The theme of nature, and our societal and personal battles with the natural environment, forms a key part of the AQA GCSE Power and Conflict poetry anthology. Whilst this might not seem like an obvious theme, many of the poems deal with the natural world in some way or another. Storm on the Island by Seamus Heaney, Wilfred Owen’s Exposure and William Wordsworth’s The Prelude are the three most direct comparisons here.

To help you get started on this theme, I’ve written an in-depth comparison of Storm on the Island and The Prelude. Have a read through the essay (try highlighting in different colours each time a theme, key bit of context, quote or literary terminology is used) and pay special attention to essay structure. Remember, PEEZAP paragraphs are our guide, but don’t feel you have to stick to this too rigidly – especially if it is interfering with the clarity of your arguments.

Before getting started, make sure you’re familiar with each poem. BBC Teach have a great guide (presented by Akala, a rapper, writer, activist and poet) on The Prelude:

Here’s a short overview of Storm on the Island, discussing key themes and quotes:


In Storm on the Island Seamus Heaney explores ideas about the power of nature. Compare this with one other poem of your choice (The Prelude).

In Storm on the Island by Seamus Heaney and the extract from The Prelude by William Wordsworth, both poets explore the power of nature and the inherent conflict between humanity and the natural world we inhabit. Heaney explores this theme from the inclusive “we” of a rural, coastal community, whilst Wordsworth tackles the subject matter from a far more personal and subjective “I” perspective. Whilst the poets differ in their presentation, both utilise remarkably similar techniques and structure (including unrhymed verse, anecdotal asides and vivid personification) to investigate mankind’s real and symbolic conflict when faced with the vast power of nature.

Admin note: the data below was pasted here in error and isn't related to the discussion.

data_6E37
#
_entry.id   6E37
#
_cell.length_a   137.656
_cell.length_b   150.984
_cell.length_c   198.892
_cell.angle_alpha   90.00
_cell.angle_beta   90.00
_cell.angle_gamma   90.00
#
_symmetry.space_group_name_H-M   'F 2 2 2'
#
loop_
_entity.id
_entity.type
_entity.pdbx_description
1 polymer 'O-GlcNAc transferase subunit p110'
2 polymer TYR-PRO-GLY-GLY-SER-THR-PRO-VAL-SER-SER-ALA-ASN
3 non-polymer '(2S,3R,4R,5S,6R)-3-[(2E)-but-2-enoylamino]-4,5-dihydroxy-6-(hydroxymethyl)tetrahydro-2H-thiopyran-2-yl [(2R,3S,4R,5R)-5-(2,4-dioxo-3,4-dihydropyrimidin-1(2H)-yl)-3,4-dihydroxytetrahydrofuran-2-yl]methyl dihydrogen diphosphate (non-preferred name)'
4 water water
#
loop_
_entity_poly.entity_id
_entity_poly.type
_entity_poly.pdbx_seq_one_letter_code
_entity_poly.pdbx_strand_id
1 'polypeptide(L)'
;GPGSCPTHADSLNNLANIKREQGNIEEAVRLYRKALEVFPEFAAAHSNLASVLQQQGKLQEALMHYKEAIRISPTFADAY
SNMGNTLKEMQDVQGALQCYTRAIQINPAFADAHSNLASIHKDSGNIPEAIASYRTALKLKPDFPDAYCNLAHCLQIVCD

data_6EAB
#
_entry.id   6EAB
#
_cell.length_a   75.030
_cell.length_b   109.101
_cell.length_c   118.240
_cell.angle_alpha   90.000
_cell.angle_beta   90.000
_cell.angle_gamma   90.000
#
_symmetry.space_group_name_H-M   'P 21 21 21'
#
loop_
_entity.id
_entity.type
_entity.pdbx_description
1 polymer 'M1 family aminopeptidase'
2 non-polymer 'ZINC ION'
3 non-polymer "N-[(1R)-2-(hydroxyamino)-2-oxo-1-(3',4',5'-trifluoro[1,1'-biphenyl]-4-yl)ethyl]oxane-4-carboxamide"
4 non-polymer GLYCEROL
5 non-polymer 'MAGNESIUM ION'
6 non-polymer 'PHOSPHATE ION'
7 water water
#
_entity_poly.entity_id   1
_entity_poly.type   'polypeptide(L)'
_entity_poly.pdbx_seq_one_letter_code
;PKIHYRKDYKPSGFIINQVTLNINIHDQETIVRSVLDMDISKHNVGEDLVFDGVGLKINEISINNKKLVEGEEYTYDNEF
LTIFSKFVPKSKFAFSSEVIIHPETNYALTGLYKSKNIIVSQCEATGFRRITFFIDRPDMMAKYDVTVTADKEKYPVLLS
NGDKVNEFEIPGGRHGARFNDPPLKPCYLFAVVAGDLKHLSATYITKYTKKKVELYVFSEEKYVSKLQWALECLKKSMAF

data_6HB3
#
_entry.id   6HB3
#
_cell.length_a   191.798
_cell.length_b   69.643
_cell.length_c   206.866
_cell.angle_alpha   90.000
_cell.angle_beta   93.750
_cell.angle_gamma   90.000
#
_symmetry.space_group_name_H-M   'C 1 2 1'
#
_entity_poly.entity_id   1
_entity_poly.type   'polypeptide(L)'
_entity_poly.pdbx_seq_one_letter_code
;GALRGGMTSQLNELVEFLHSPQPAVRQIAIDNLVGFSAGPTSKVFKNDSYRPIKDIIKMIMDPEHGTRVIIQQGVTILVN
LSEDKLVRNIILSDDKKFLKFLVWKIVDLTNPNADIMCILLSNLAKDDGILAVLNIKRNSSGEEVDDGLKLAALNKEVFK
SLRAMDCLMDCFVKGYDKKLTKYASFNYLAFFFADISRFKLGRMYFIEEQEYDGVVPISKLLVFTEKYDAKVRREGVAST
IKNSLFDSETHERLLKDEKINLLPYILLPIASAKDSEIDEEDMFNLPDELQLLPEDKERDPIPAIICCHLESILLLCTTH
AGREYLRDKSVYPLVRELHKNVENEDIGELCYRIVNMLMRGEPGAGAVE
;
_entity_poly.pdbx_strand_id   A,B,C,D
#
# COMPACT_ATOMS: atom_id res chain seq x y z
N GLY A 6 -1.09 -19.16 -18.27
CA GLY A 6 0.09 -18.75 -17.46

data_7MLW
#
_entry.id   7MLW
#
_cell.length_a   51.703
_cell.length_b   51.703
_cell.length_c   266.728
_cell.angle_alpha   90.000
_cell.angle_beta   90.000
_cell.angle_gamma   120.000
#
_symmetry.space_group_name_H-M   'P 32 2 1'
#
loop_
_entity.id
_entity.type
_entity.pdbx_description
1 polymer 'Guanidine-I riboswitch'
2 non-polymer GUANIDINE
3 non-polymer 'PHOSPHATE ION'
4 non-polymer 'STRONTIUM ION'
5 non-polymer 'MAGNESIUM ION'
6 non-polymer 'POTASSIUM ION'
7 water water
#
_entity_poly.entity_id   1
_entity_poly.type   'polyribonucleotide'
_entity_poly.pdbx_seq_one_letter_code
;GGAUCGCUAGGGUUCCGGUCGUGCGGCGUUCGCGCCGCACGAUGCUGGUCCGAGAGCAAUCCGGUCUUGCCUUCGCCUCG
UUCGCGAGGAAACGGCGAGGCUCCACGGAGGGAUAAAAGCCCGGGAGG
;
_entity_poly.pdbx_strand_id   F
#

Seamus Heaney was an Irish poet who grew up in a rural farming community. In Storm on the Island this personal background is used to realistically describe a small isolated community facing the sea during a tempest. The word “storm” has literal meanings associated with weather, but also has connotations of conflict and strife. Violent language is used throughout the poem, suggesting the dominant power of nature over man. The gale is described alliteratively as blowing “full blast” and the wind “dives and strafes invisibly” whilst “space is a salvo”. The military metaphors of “bombarded”, “blast”, “salvo” and “strafe” all relate to human air attacks – ironically reminding the reader of the limited power of man-made machines compared with the all-encompassing assaults of nature.

The use of violent troubling language is also employed in Wordsworth’s The Prelude. The oxymoron of the young man’s “troubled pleasure” at his “act of stealth” forms the key focus of the extract. It quickly moves from peaceful euphony and sibilance (“small circles glittering idly in the moon”) to the violent cacophony of “struck and struck again”, “towered” and “blank desertion” – reflecting the protagonists’s darkening mood. Just as the power of nature is expressed by the storm for Heaney, the mountain is used as a metaphor by Wordsworth to represent the full might of nature. The repetition of “huge” emphasises its overwhelming quality “huge peak, black and huge” and the massif is further personified as with “voluntary power instinct upreared its head”. The language used by Wordsworth directly compares to Heaney, who ends the poem emphatically stating that “it is a huge nothing that we fear”.